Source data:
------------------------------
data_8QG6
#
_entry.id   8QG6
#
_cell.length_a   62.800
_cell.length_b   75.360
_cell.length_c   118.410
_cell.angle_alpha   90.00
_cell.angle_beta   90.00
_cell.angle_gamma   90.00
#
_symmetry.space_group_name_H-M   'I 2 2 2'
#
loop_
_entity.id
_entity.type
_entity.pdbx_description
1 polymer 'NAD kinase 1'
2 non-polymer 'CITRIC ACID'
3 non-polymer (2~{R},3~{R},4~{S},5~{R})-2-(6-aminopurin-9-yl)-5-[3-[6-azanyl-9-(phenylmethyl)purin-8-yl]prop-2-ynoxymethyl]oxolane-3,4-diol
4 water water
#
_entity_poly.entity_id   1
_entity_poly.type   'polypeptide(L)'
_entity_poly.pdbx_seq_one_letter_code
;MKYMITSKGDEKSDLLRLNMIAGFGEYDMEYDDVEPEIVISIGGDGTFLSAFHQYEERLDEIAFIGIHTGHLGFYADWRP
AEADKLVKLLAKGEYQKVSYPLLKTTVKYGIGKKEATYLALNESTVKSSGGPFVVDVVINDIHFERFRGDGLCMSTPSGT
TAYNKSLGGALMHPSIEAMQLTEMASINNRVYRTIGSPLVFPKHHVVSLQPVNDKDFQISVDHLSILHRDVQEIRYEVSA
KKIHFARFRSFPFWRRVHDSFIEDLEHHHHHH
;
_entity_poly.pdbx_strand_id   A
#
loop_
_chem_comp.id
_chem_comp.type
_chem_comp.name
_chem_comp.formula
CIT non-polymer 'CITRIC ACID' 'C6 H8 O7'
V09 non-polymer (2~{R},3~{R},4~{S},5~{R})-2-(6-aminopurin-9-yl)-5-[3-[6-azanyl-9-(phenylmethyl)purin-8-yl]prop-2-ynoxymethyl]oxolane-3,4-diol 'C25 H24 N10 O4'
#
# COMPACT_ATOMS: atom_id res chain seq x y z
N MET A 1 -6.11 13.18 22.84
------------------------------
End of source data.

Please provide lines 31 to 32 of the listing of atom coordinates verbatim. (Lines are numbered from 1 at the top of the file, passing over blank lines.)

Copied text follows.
_entity_poly.pdbx_strand_id   A
#